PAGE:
Not enough consistent data for a • 15/178 (8.4%) prior FQ
– FQ resistant strains
universal recommendation!
• 20/52 (38.5%) prior FQ
Recent hospitalization
Recent travel
Prior antibiotic use
Urological pathology
Long term catheters
Asymptomatic bacteriuria
Prostate size, malignancy
Number of cores
Second TRUS biopsy
Lack of prebiopsy enema
1
• Travel 1Clin Microbiol
Infect 2012; 18: 575–581
Pre – TRUS Biopsy Urine Culture
• Value of routine urine culture and
prebiopsy treatment of asymptomatic
bacteriuria remains controverisal
• Conflicting studies: some yes, some no
1. Lindstedt S, et al. Single‐dose antibiotic prophylaxis in core prostate biopsy: impact of timing and identification of risk factors. Eur Urology 2006; 50:832–7.
2. Bruyère F, et al. Is urine culture routinely necessary before prostate biopsy? Prostate Cancer Prostatic Dis 2010; 13:260–2.
3. Hadway P, et al. Urosepsis and bacteremia caused by antibiotic‐resistant organisms after transrectal ultrasonography guided prostate biopsy. BJU Int 2009; 104:1556–8.
What to do? A few options
Nothing. These Infections are relatively rare
with low mortality.
Offer alternative prophylaxis based on risk
factors for antimicrobial resistance.
Give alternative prophylaxis in those with FQ
resistance on a rectal culture screen.
Role of Targeted Antimicrobial
Prophylaxis
• Is fecal carriage of FQ resistant E. coli a
risk factor?
Prospective Belgium Study1
58 with FQ Res Organism
178 with FQ Sen Organism
7 infections
0 infections
• Approximately 20% with stool carriage1,2
1Clin Microbiol
Infect 2012; 18: 575–581
2J Urol 2011; 185; 1283‐1288
Targeted Prophylaxis
457 TRUS Biopsy
Chicago, IL
112 Rectal Swab
(new protocol)
22/122 had FQ Res Organism
Targeted Approach
345 No Screen
(standard)
Empiric Prophylaxis
9 Infections (7 Res)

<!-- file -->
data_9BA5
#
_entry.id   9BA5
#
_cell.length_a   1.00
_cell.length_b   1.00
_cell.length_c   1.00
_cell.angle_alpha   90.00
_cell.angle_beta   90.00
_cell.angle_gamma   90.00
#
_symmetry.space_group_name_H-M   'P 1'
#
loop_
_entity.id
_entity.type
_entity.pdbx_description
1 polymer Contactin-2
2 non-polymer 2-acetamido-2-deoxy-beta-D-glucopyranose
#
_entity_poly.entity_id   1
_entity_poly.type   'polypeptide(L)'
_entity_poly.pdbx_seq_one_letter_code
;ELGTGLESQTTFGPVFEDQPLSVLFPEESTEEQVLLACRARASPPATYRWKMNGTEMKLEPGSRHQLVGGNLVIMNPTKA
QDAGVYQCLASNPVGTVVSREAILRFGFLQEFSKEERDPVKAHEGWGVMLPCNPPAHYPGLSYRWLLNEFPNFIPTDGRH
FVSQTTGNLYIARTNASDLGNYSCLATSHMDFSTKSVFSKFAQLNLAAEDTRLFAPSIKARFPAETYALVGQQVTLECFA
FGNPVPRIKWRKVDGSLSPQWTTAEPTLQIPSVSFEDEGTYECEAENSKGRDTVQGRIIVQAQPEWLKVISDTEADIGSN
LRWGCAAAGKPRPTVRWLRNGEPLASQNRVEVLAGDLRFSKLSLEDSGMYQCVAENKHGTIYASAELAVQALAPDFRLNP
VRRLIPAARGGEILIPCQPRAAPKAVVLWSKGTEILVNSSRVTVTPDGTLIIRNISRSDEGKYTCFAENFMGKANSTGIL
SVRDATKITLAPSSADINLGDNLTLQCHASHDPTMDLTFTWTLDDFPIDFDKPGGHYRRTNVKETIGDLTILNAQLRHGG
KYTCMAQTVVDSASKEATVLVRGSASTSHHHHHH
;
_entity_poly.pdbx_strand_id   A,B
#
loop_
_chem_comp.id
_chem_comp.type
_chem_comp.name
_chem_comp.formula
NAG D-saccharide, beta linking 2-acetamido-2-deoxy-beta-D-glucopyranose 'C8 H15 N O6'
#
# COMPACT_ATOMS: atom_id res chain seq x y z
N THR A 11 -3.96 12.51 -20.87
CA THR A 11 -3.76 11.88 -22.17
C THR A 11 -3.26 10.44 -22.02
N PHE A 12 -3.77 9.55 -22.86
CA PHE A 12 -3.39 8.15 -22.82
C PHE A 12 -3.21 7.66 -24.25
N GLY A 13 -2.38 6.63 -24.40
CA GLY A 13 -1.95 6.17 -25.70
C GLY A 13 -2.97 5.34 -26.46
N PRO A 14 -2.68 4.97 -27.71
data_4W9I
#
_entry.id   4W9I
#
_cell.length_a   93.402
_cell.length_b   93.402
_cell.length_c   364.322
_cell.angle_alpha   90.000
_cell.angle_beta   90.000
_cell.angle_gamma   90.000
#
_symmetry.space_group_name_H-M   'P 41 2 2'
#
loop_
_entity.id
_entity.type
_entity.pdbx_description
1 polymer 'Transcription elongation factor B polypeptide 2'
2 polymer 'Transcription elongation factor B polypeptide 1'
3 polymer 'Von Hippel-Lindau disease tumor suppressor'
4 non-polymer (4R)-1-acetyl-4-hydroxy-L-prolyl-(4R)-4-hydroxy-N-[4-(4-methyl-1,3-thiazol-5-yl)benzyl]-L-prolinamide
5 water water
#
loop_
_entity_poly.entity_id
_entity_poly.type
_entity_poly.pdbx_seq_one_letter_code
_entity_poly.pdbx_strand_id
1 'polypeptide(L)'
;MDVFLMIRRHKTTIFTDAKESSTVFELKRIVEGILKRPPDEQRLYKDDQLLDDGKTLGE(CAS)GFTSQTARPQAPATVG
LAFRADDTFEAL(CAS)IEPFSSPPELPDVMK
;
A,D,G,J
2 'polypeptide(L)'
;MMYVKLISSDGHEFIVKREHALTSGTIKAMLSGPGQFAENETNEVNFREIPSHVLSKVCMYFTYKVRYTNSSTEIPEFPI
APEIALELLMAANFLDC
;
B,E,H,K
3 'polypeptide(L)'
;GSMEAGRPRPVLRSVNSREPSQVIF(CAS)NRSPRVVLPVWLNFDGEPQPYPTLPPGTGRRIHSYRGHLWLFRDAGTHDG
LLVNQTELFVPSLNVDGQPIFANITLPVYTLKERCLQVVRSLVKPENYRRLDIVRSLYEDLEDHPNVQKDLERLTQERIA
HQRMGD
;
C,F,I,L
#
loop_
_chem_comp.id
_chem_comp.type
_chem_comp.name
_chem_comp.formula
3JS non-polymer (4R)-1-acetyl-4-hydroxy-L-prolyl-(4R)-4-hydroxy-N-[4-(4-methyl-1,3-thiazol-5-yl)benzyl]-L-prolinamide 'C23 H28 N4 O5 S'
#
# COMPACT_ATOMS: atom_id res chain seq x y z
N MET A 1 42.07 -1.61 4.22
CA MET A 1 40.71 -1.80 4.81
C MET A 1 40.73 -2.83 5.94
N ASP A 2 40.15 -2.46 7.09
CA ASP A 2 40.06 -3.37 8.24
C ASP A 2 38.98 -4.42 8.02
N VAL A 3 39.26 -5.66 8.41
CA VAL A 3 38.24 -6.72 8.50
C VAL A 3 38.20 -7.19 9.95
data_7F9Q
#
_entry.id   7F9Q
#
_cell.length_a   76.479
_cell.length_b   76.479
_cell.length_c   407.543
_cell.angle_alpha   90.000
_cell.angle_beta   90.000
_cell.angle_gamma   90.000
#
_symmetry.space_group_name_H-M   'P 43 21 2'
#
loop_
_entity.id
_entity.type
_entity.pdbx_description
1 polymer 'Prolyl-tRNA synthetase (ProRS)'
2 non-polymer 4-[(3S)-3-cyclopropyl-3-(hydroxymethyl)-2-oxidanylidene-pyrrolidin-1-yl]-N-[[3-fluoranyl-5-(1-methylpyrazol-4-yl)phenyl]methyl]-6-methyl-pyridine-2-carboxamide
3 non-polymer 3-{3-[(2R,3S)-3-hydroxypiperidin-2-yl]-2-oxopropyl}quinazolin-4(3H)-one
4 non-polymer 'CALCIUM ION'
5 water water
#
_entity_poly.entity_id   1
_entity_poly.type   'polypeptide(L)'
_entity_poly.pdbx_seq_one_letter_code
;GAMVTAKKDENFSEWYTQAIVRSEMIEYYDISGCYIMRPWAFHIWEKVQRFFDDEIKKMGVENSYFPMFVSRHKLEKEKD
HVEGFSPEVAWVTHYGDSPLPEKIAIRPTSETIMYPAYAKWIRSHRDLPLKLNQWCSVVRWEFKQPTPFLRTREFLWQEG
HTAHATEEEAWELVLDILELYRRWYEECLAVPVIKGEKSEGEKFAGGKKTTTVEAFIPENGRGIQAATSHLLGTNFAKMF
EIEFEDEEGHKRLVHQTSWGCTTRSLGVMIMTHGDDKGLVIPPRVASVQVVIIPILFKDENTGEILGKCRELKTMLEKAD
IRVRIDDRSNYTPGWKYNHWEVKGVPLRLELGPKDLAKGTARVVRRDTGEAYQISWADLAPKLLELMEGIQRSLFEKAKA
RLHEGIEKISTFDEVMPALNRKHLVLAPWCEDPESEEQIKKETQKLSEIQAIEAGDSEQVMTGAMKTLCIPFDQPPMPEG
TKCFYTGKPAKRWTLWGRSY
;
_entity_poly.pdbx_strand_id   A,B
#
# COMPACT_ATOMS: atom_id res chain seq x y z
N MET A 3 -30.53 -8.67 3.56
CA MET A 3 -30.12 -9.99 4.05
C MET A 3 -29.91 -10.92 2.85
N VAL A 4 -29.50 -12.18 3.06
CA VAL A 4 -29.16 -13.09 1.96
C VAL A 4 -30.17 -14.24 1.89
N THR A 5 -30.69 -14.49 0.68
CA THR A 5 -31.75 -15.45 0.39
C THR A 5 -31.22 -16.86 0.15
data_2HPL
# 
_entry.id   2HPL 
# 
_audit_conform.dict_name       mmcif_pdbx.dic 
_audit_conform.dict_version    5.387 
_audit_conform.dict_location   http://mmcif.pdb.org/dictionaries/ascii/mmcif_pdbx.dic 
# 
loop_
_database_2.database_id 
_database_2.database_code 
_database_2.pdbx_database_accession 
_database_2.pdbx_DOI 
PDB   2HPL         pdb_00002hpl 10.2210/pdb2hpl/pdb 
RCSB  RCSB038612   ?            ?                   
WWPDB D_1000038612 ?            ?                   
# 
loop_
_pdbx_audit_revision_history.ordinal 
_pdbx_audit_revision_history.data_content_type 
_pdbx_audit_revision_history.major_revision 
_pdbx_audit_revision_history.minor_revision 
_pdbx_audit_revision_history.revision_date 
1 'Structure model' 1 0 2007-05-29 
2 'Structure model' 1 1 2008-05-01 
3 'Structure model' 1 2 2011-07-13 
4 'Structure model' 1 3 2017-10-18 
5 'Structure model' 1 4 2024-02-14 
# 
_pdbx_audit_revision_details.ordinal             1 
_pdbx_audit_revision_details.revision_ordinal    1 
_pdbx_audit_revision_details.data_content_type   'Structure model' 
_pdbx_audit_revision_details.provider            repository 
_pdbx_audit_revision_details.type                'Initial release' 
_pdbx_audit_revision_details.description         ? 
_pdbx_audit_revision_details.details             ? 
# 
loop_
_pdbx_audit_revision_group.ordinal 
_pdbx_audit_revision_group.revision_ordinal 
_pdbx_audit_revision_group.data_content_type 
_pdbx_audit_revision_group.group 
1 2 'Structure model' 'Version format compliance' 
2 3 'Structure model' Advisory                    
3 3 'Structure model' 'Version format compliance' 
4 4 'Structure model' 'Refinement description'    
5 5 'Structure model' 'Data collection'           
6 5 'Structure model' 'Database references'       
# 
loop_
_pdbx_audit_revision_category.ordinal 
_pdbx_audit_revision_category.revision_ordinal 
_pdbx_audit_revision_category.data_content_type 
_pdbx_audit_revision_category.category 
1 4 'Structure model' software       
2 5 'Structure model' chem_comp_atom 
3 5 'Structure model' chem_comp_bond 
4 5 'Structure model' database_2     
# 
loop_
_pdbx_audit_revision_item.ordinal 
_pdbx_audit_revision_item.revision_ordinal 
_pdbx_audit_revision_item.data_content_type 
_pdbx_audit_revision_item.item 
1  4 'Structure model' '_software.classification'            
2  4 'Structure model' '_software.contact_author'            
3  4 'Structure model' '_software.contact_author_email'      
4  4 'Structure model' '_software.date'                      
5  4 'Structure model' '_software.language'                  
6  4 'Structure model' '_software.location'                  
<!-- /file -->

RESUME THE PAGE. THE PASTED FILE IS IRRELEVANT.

(9/345, 2.6%)
0 Infections
(0/22, 0%)
Taylor AK, et al. J Urol 2012; 187; 1275‐1279
Cost Considerations
Treatment of relatively few infections
Screening (micro)
Labor
Alternative antibiotics
Treatment of fewer infections
An ID physician’s opinion
1. Understand your local microbiology
2. If possible, evaluate risk factors for FQ
resistant E. coli
–
–
–
–
Recent hospitalization
Prior antibiotics
Prior cultures
Travel
3. Consider rectal screening those with risk
factors and work closely with the
microbiology laboratory
4. Develop alternative prophylaxis strategy in
conjunction with Infectious Diseases
Conclusion
• Resistance is inevitable, antibiotics just
speed up the process
• FQ resistance E. coli is increasing and not
going anywhere
• Stewardship in performing prostate
biopsies should not be lost
• Resistance is local
• Prophylaxis will never be perfect
Thank You
Questions?
[email protected]
Asymptomatic Bacteriuria
Should AB be treated in women affected by
recurrent UTI, after antibiotic treatment?
Inclusion / Exclusion Criteria
Inclusion Criteria
•≥ 1 Symptomatic UTI in last 12 months
•≥105 CFU (100,000) of a uropathogen on 2 consecutive urine Cx
–
–
–
–
Enteric Gram Negatives
Enterococcus
S Saprophyticus
GBS
•Age 18 – 40
•Sexually Active
Exclusion Criteria
•Cystitis Symptoms
•Abx in past 4 weeks
•Urinary Catheter
•Known Urinary/Renal Abnormality
•Symptoms or Dx of STD
•Pregnancy/Lactation/Menop
•Major Disease
•New Contraception
Primary Outcome
Development of symptomatic UTI
No Antibiotics
N = 312
Antibiotics
N = 361
95% Confidence
Interval
PValue
0 mo
0%
0%
3 mo
3.5%
8.8%
1.01–1.10
0.051
6 mo
7.6%
29.7%
1.21–1.42
<0.0001
12 mo
14.7%
73.1%
2.55–3.90
<0.0001
Asx
237/312 (76%)
62/361 (17%)
Bottom Line
Treating asymptomatic bacteriuria leads
to more recurrent UTIs
• Who do you treat with asymptomatic
bacteriuria:
– Pregnant
– Undergoing urologic procedures
– Kidney transplant
– Febrile neutropenia